Faith’s Check Book ~ C.H. Spurgeon 09.26.16

C_H__Spurgeon

Monday, September 26, 2016

Faith’s Check Book, Daily Entry

C. H. Spurgeon


Among the Redeemed

Lo, the people shall dwell alone, and shall not be redeemed among the nations.
~ Numbers 23:9 ~

Who would wish to dwell among the nations and to be numbered with them? Why, even the professing church is such that to follow the Lord fully within its bounds is very difficult. There is such a mingling and mixing that one often sighs for “a lodge in some vast wilderness.”

Certain it is that the Lord would have His people follow a separated path as to the world and come out decidedly and distinctly from it. We are set apart by the divine decree, purchase, and calling, and our inward experience has made us greatly to differ from men of the world; and therefore our place is not in their Vanity Fair, nor in their City of Destruction, but in the narrow way where all true pilgrims must follow their Lord.

This may not only reconcile us to the world’s cold shoulder and sneers but even cause us to accept them with pleasure as being a part of our covenant portion. Our names are not in the same book, we are not of the same seed, we are not bound for the same place, neither are we trusting to the same guide; therefore it is well that we are not of their number. Only let us be found in the number of the redeemed, and we are content to be off and solitary to the end of the chapter.

Today’s Bible Verse 09.26.16

Your Word My Light

Hebrews 10:30-31

“For we know him that hath said,
Vengeance belongeth unto me,
I will recompense, saith the Lord.
And again,
The Lord shall judge his people.

It is a fearful thing to fall
into the hands of the living God.”

   King James Version
by Public Domain

Morning’s With Charles Spurgeon ~ 09.26.16

C_H__Spurgeon

Monday, September 26, 2016

This Morning’s Meditation

C. H. Spurgeon


“The myrtle trees that were in the bottom.” 
~ Zechariah 1:8 ~

THE vision in this chapter describes the condition of Israel in Zechariah’s day; but being interpreted in its aspect towards us, it describes the Church of God as we find it now in the world. The Church is compared to a myrtle grove flourishing in a valley. It is hidden, unobserved, secreted; courting no honour and attracting no observation from the careless gazer. The Church, like her head, has a glory, but it is concealed from carnal eyes, for the time of her breaking forth in all her splendour is not yet come.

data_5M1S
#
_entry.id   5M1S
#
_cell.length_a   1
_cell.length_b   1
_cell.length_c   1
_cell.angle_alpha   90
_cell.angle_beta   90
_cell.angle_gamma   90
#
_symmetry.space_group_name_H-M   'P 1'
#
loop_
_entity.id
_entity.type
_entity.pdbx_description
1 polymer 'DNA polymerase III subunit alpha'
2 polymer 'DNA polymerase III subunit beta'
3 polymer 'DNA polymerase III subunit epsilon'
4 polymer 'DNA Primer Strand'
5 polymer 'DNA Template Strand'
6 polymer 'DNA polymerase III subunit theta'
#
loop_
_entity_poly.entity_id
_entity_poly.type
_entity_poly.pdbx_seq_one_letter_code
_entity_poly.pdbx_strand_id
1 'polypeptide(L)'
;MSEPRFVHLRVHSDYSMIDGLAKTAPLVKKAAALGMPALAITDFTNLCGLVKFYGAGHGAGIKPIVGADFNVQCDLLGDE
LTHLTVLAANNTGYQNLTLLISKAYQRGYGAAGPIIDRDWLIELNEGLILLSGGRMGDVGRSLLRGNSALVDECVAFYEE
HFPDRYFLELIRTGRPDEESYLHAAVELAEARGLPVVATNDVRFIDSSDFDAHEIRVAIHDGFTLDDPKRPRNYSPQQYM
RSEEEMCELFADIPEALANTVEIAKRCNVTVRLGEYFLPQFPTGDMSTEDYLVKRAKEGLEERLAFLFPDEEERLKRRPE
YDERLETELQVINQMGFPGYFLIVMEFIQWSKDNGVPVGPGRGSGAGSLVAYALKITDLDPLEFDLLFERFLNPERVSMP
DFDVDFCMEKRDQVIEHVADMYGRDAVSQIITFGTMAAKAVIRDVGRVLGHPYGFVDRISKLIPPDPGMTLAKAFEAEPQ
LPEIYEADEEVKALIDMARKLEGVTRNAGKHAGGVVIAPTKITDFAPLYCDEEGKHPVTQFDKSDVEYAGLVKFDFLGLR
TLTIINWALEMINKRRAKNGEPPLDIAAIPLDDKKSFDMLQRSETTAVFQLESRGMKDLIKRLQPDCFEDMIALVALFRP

The idea of tranquil security is also suggested to us: for the myrtle grove in the valley is still and calm, while the storm sweeps over the mountain summits. Tempests spend their force upon the craggy peaks of the Alps, but down yonder where flows the stream which maketh glad the city of our God, the myrtles flourish by the still waters, all unshaken by the impetuous wind. How great is the inward tranquility of God’s Church! Even when opposed and persecuted, she has a peace which the world gives not, and which, therefore, it cannot take away: the peace of God which passeth all understanding keeps the hearts and minds of God’s people. Does not the metaphor forcibly picture the peaceful, perpetual growth of the saints?

The myrtle sheds not her leaves, she is always green; and the Church in her worst time still hath a blessed verdure of grace about her; nay, she has sometimes exhibited most verdure when her winter has been sharpest. She has prospered most when her adversities have been most severe. Hence the text hints at victory. The myrtle is the emblem of peace, and a significant token of triumph. The brows of conquerors were bound with myrtle and with laurel; and is not the Church ever victorious? Is not every Christian more than a conqueror through Him that loved him? Living in peace, do not the saints fall asleep in the arms of victory?

Evening’s With Charles Spurgeon ~ 09.25.16

C_H__Spurgeon

Sunday, September 25, 2016

This Evening’s Meditation

C. H. Spurgeon


“Who of God is made unto us wisdom.” 
~ 1 Corinthians 1:30 ~

MAN’S intellect seeks after rest, and by nature seeks it apart from the Lord Jesus Christ. Men of education are apt, even when converted, to look upon the simplicities of the cross of Christ with an eye too little reverent and loving. They are snared in the old net in which the Grecians were taken, and have a hankering to mix philosophy with revelation. The temptation with a man of refined thought and high education is to depart from the simple truth of Christ crucified, and to invent, as the term is, a more intellectual doctrine. This led the early Christian churches into Gnosticism, and bewitched them with all sorts of heresies. This is the root of Neology, and the other fine things which in days gone by were so fashionable in Germany, and are now so ensnaring to certain classes of divines.